Senate Intelligence Committee: Russia meddled in 2016 to hurt Clinton and help Trump
Sen. Mark Warner (D-Va.) talks to Sen. Richard Burr (R-N.C.) during a Senate Intelligence Committee hearing in June. Andrew Harnik/AP

The Senate Intelligence Committee on Tuesday released a report strongly supporting the intelligence community’s assessment that Russia interfered in the 2016 election in support of Donald Trump — something the president has repeatedly attempted to cast doubt on in public statements.

“The committee believes the conclusions of the [intelligence community assessment] are sound and notes that collection and analysis subsequent to the [intelligence community assessment’s] publication continue to reinforce its assessments,” the panel said in a summary of its initial findings. “The committee will remain vigilant in its oversight of the ongoing challenges presented by foreign nations attempting to secretly influence U.S. affairs.”

The committee is conducting one of two ongoing Capitol Hill probes into Russian interference in the 2016 election as well as possible collusion between the Trump campaign and the Kremlin. A third investigation, being conducted by the House Intelligence Committee, came to a controversial end in March.

The U.S. intelligence community concluded in 2017 that “Russia’s goals were to undermine public faith in the U.S. democratic process, denigrate [Hillary Clinton] and harm her electability and potential presidency.” It also concluded the Russian government had “developed a clear preference” for Trump.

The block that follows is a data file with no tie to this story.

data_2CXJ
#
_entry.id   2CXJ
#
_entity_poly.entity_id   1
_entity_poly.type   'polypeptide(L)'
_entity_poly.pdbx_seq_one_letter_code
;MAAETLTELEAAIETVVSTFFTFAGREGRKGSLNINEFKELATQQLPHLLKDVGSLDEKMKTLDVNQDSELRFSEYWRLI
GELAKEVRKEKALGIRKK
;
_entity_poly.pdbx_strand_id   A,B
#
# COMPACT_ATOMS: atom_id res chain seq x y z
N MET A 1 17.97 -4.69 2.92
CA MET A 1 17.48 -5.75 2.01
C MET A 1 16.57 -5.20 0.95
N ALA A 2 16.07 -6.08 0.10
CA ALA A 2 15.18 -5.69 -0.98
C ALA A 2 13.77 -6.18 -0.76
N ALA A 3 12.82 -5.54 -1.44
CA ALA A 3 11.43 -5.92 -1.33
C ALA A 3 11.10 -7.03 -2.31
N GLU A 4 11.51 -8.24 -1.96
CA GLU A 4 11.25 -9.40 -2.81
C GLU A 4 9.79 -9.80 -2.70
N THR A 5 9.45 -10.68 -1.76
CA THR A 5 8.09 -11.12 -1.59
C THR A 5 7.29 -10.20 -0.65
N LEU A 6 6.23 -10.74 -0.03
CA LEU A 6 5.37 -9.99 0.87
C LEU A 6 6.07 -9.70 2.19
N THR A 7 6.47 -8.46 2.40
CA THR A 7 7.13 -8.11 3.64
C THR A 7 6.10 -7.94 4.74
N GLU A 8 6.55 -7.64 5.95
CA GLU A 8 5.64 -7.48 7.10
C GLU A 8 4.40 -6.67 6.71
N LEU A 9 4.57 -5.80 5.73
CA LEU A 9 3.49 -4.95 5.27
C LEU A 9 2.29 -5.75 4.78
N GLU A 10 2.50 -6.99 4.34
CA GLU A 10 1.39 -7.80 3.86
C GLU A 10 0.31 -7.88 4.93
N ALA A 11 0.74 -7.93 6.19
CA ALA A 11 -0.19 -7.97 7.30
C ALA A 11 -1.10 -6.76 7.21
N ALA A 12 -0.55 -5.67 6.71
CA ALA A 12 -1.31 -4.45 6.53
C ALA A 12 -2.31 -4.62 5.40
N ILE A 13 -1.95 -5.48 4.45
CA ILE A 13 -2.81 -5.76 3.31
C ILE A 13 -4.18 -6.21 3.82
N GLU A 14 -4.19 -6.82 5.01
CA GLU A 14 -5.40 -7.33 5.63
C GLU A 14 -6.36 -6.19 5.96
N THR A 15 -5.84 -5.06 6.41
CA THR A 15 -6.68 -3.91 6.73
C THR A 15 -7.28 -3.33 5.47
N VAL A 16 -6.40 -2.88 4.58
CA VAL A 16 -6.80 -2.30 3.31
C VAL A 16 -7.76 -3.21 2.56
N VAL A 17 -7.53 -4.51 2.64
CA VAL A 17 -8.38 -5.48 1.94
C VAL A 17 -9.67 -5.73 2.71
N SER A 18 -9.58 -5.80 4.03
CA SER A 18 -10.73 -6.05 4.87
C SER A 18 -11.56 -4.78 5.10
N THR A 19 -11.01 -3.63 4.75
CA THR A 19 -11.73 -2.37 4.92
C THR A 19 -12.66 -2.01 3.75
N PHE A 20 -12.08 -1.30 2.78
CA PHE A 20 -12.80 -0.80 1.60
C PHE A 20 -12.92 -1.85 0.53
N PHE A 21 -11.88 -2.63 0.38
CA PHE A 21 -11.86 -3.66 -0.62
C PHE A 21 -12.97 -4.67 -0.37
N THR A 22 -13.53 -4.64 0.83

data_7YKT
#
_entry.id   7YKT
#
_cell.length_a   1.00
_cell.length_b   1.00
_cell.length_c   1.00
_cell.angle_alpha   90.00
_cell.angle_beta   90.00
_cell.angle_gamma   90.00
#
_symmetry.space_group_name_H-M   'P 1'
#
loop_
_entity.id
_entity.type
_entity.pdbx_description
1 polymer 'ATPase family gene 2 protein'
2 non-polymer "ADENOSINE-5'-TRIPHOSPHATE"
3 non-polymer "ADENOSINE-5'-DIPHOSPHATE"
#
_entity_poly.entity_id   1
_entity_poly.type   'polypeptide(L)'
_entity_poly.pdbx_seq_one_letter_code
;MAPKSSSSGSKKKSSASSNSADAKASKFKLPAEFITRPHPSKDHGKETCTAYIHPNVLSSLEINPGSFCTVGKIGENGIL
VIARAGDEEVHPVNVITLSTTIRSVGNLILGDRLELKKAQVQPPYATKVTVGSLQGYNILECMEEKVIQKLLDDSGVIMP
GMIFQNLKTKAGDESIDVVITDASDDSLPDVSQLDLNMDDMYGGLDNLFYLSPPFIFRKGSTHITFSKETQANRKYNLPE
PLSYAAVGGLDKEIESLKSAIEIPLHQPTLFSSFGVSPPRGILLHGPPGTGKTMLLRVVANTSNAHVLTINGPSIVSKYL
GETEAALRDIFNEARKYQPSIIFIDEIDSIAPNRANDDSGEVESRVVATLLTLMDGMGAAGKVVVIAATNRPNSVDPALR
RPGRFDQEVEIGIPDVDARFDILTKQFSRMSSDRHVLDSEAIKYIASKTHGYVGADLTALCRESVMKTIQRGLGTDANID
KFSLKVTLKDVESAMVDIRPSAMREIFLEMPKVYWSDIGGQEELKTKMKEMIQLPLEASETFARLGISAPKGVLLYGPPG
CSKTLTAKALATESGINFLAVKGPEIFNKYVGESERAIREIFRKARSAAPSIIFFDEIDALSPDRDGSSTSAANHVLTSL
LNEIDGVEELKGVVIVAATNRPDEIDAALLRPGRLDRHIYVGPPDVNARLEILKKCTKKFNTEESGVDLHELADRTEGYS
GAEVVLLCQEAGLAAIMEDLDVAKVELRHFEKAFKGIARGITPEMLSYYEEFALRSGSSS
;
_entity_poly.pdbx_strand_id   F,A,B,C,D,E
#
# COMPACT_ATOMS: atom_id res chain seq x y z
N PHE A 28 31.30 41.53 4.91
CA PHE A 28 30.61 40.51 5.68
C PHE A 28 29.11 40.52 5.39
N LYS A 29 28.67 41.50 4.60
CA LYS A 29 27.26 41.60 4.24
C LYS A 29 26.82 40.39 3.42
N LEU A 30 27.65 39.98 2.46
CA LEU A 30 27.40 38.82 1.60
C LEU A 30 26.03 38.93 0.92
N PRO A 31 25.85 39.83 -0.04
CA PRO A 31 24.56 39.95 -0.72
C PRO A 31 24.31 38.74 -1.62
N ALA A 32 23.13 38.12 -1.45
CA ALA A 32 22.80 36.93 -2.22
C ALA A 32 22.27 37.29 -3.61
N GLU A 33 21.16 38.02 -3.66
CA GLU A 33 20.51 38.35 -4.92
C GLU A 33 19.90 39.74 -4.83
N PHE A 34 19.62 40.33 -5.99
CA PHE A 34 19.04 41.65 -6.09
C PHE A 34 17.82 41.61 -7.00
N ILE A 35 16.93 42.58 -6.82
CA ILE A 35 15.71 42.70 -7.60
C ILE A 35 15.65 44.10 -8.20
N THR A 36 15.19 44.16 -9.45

The committee, a bipartisan panel led by Sens. Richard Burr (R-N.C.) and Mark Warner (D-Va.), agreed with that assessment.

“After 16 months of reviewing the intelligence that went into this report, we have found that the [intelligence community’s] finding — that Russia interfered in the election to help Trump and to hurt Clinton — is well-supported,” Warner said Tuesday on Twitter.

The panel’s findings stand in stark contrast with public statements by Trump, who has suggested claims of Russian interference are an “excuse” conjured up by Democrats to explain their surprise loss in 2016.

He has repeatedly suggested — including in a tweet Thursday — he believes Russia’s denials about election meddling. Trump also continues to push back on special counsel Robert Mueller’s investigation into possible collusion between the Trump campaign and the Kremlin, as well as potential obstruction of justice on his part, frequently describing the probe as a “witch hunt.”